Jeb Bush is a visiting fellow at Harvard's Institute of Politics. If that's not hilarious enough, these days the former governor of Florida is a pedagogical arbiter of epic stature, his Foundation for Excellence in Education among the most influential school-policy machines in business. Last week, Bush joined controversial ex–District of Columbia chancellor Michelle Rhee and Center for American Progress CEO John Podesta at Harvard's JFK School of Government for an incestuous orgy appropriately dubbed "Strange Bedfellows: The Politics of Education and the Future of Reform." The discussion was moderated by a chief architect of No Child Left Behind: Margaret Spellings, a four-year US secretary of education under Jeb's presidential brah, Dubya.
Spellings rolled kickballs at the panelists, whom she introduced as the "Mick Jagger, Bruce Springsteen, and Tina Turner" of ed reform (more like Ray-J, Richard Marx, and Lisa Loeb). As if they weren't tensely debated issues, the gang agreed on everything from merit pay to the importance of excessive standardized testing. In the spirit of the wishful theme, Bush and Spellings posited that scholastic achievement is a rare issue on which Democrats, Republicans, and elected Tea Party wackos (some of whom campaigned to abolish the Department of Education) can agree on.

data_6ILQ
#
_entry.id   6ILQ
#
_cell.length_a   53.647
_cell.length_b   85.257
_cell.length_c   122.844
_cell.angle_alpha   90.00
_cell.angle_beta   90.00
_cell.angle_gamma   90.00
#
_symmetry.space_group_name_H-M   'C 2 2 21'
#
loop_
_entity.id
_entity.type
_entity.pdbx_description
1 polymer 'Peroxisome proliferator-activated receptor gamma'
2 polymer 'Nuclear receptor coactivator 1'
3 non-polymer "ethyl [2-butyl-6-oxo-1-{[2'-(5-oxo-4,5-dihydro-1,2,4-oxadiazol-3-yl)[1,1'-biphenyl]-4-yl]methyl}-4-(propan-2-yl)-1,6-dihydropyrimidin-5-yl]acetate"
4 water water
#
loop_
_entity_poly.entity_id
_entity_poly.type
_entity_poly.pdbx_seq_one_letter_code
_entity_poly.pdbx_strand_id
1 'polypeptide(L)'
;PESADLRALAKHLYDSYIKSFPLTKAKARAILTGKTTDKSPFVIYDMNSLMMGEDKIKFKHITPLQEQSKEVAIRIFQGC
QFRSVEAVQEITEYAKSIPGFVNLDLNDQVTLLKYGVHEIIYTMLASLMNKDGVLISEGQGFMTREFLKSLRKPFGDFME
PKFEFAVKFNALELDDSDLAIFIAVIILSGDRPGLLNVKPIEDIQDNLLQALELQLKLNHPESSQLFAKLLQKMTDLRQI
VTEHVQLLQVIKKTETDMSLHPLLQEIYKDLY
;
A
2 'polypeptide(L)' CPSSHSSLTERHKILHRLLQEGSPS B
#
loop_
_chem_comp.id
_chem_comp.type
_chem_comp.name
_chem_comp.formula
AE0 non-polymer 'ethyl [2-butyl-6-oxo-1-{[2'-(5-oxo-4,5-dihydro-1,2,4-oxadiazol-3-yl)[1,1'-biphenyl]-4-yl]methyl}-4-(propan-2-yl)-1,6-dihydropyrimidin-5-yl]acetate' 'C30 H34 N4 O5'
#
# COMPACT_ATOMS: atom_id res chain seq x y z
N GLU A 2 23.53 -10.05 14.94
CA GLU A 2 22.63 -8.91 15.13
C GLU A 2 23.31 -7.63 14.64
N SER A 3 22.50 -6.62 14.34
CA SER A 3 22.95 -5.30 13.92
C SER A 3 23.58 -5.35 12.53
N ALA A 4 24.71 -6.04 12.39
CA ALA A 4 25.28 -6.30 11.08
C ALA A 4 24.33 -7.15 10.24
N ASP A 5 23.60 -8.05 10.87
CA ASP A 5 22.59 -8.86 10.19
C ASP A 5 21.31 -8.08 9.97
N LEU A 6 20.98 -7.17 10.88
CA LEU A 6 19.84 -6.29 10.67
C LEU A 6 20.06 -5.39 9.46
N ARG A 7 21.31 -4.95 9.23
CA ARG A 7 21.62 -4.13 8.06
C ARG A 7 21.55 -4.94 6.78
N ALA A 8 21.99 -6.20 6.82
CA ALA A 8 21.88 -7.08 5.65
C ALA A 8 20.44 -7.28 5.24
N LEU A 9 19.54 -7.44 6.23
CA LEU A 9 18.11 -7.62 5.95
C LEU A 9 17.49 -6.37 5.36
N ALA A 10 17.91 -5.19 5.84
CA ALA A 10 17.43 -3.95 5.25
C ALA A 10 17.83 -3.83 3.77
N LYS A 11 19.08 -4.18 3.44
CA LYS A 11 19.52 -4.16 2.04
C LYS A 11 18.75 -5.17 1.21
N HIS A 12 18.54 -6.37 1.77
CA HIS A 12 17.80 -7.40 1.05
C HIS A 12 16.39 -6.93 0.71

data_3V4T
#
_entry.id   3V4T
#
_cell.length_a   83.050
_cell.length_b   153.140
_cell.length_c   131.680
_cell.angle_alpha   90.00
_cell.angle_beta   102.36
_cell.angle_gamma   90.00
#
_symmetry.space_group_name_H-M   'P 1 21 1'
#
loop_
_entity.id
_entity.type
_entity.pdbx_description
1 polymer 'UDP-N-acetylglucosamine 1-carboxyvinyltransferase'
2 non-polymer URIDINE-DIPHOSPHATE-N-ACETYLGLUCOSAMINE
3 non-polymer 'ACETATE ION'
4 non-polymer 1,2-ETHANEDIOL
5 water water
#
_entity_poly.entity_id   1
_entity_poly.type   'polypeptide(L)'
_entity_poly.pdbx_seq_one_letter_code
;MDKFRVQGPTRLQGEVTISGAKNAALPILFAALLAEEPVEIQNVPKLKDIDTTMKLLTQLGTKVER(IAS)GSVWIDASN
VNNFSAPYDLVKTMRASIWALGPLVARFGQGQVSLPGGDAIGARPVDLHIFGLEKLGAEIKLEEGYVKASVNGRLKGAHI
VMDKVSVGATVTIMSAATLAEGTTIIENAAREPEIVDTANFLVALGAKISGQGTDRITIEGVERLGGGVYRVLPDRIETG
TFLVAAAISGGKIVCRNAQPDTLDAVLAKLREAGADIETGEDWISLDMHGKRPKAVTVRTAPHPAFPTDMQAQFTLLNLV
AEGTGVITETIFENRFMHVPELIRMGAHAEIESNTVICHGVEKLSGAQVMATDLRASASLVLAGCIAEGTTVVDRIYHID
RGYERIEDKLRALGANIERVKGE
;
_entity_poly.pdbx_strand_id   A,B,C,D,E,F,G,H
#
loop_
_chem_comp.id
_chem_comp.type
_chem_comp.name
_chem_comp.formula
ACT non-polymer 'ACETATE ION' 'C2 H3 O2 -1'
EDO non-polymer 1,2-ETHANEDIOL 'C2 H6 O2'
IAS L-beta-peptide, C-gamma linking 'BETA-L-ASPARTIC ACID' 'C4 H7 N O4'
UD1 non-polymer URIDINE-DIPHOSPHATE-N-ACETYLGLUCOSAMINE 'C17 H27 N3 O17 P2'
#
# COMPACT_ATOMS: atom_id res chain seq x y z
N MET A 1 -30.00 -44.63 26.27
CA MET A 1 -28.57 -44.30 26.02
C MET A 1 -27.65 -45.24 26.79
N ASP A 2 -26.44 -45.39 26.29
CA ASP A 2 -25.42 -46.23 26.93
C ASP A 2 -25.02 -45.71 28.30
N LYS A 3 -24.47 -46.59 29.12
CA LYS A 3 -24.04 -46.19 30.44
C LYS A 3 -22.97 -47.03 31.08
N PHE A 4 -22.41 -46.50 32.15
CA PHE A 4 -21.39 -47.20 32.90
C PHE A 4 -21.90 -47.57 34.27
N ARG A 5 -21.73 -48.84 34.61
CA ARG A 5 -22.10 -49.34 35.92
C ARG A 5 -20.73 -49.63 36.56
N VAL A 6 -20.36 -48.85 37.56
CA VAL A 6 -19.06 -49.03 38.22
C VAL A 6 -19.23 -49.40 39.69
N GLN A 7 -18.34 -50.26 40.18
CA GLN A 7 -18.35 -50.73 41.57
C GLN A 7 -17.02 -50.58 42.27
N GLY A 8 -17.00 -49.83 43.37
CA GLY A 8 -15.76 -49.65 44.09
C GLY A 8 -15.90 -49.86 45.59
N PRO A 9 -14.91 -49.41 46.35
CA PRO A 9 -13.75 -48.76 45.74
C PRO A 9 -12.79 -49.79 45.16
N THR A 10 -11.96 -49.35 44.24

After cracking up the crowd with a quip about how her own children "suck" at soccer but have closets full of trophies, Rhee suggested that tough love might strengthen America's overconfident yet underachieving students and instructors. Mostly, though, the co-star of Waiting for "Superman" stuck to vilifying teachers and their unions, while Bush beat his chest beside her: "[My] way is to fight the union," he pounded, "for the teachers."
In his turn, Podesta agreed to sort of disagree. A White House chief of staff under Bill Clinton, Podesta could have acknowledged that NCLB was largely engineered by former Houston school superintendent Rod Paige, whose fraudulent methodologies were well documented after the fact. Instead, Podesta expressed dissatisfaction with the notion that "kids who need the most get the least," yet remained docile as Bush congratulated himself for pushing policies that reward winning schools and punish failing ones.
Rhee split before the floor opened up for questions, leaving Bush to fumble like his brother when a Florida-bred sophomore stumped her former governor with inquiries about her state's evaluation system. Specifically, she asked why one school with a 40-percent dropout rate has an A rating. The whopper forced Bush to clumsily defend himself, but it was not enough to disrupt the harmony. "And on that note of strong agreement," Spellings said after the last few candy-coated audience inquiries, "we will conclude our panel."